There's been some real revisionism about what occurred last summer. Yes, Conte fired off that text. And yes, it drew a line in the sand. But it was no catalyst for Costa's departure. That happened months earlier - and on the other side of the world...
How quickly so many pundits forget. Tianjin Quanjian and their £76m bid. Costa wanted to go. Sod the title. Sod the lack of cover Conte had for him. Indeed, sod Chelsea. The Spain striker saw the dollar signs and wanted the move. But Conte refused. He wouldn't sanction it. Not with no-one waiting in the wings as cover. Only Michy Batshuayi was a recognised alternative - and we all know what the manager thinks of him.
Lack of cover we hear you say? Well, just think of Costa's teammate at Atletico Madrid - Antoine Griezmann. Where Costa was ready to take a swing at Conte for preventing his Far East money spinner, Griezmann did the opposite. While his future teammate was skipping Chelsea's preseason to party with pals in Brazil, Griezmann was rejecting Manchester United for the sole reason that Atletico's transfer ban would leave them short of strikers. He couldn't have that on his conscience, no matter his wish to emulate his hero David Beckham.
So Conte stopped Costa leaving. Just like Griezmann, he put the club ahead of himself. The Italian had barely worked six months with Costa and was already fed up. It would've been easier to tell the board to accept Tianjin's money. He could even use the sale as an excuse for why their title push had fallen short.
But Conte isn't built like that. He wanted to win. Even when the message was relayed to Costa - and they had to be separated by staff and teammates on the Cobham training pitch - Conte was still convinced he'd made the right decision. For the good of the club, he'd get a tune out of his centre-forward and drag them over the title winning line.
And in Costa's case it was a matter of dragging him kicking and screaming - and at times literally. He didn't down tools. But he was close. As much as pundits want to claim otherwise, when it comes to Costa the stats show they're again indulging in some revisionism. The centre-forward finished the Premier League season as a title winner - and with 20 goals. Not a bad return. But after the January market shut and Tianjin were sent packing, Costa managed just five goals for the remainder of the campaign. And none were against a top six team.
Five goals in four months. Was it worth it? For Conte, after all the tantrums, the strops and public shows of contempt, clearly it wasn't. Costa's output couldn't justify the manager and his loyal staff tolerating his antics. This was no worldbeater - as many are claiming today. Not after that transfer window shut on January 31, 2017. There was simply no longer a reason to indulge him.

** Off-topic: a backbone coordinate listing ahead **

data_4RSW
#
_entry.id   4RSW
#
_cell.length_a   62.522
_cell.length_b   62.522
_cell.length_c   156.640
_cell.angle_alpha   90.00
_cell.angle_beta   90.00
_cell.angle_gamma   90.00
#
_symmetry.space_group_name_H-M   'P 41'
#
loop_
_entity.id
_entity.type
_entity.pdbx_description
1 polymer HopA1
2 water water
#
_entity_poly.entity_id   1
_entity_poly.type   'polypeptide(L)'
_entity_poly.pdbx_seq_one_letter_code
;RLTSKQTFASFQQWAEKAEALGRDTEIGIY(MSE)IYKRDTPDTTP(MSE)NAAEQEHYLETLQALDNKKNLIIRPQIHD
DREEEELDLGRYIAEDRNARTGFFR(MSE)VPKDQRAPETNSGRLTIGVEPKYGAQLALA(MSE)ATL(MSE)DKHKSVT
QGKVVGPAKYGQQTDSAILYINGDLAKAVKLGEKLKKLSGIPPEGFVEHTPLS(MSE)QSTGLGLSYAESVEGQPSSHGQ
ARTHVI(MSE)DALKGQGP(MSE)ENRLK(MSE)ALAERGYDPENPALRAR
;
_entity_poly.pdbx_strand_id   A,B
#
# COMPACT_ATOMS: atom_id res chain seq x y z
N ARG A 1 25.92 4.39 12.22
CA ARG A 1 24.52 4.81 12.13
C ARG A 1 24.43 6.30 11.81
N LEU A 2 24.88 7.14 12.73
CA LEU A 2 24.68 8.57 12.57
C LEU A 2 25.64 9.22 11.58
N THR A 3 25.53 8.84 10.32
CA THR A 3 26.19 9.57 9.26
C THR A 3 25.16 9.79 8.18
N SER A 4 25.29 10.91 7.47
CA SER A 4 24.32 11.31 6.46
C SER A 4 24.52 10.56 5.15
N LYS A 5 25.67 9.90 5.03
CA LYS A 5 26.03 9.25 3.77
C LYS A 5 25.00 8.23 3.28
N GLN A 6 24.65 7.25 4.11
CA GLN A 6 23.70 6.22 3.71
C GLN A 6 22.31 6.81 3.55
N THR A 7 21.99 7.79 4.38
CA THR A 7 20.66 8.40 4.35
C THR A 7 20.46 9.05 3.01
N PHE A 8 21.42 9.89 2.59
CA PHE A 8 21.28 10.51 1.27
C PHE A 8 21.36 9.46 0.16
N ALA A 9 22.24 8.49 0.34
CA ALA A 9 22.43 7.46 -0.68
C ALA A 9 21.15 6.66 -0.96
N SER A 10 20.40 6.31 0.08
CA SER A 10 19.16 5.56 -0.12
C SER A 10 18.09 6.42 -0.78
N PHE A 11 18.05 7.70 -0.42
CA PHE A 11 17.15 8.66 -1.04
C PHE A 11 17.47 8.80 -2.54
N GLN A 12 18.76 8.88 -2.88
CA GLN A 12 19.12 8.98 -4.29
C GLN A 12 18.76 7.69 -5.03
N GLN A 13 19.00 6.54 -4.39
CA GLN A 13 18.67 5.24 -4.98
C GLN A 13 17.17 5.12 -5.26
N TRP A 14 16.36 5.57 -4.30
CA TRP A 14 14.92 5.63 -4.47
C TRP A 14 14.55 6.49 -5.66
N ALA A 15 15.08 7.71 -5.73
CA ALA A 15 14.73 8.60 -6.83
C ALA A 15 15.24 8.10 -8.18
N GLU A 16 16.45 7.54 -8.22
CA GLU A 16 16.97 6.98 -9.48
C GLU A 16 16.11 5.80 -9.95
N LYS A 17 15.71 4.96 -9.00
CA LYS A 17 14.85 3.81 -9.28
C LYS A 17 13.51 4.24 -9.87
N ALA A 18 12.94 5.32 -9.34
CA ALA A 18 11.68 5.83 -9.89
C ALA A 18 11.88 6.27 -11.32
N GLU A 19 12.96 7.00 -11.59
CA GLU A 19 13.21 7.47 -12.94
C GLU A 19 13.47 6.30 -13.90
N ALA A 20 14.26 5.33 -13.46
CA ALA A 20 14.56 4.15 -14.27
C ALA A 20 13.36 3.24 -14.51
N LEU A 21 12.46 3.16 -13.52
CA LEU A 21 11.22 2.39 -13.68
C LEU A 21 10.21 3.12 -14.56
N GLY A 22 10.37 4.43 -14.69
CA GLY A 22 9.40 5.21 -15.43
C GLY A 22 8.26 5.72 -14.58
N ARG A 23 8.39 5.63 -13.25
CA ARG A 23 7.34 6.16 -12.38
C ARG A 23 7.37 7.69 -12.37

Could Conte have handled things differently? Better? This column would argue no. The Italian's predecessor ran into the same problems. We all remember Costa, Jose Mourinho and bib-gate. Old habits die hard. And in Costa's case, not at all. He wasn't going to change.
In Conte's eyes, Costa was a liability. The manager has spoken openly of the transition his squad has undergone over the past 18 months. Player after senior player has departed. A new culture is having to be built. Conte needed leaders for his young players to follow. Leaders with good habits. Selfless leaders. Everything that Costa, as far as Conte was concerned, was not.
So the text exchange happened. Costa tried going over Conte's head. And for once, the board backed their manager over the player. Costa could've tried to prove Conte wrong. He could've done a Beckham - Fabio Capello, Real Madrid an' all that. Instead, he kept to type and gave us all a running commentary of his extended summer break in Lagarto, happily slating Conte in the process.
Oh yeah, Conte really did get Costa all wrong...
As things stand, the Italian will leave Chelsea at season's end. A disappointing fall which in part has been self-inflicted. Even his closest allies had warned this column that Conte was talking his way out of job - and this was before Christmas.
Indeed Cristian Stellini, who worked with Conte at Siena and Juventus, actually questioned his good friend's complaints about Chelsea's spending only days ago: "...it's not that Chelsea did not buy players, maybe he expected something more but it's still a strong team. It's not like they haven't invested any money."
Now in charge of Alessandria, Stellini had actually been tapped last summer about joining Conte's backroom staff. But that didn't stop him challenging Conte's claims.
And Stellini's not alone. Conte's final months with Juventus were endured in a similar way. The only difference being his relationship with the English media has not deteriorated as it did in Turin.
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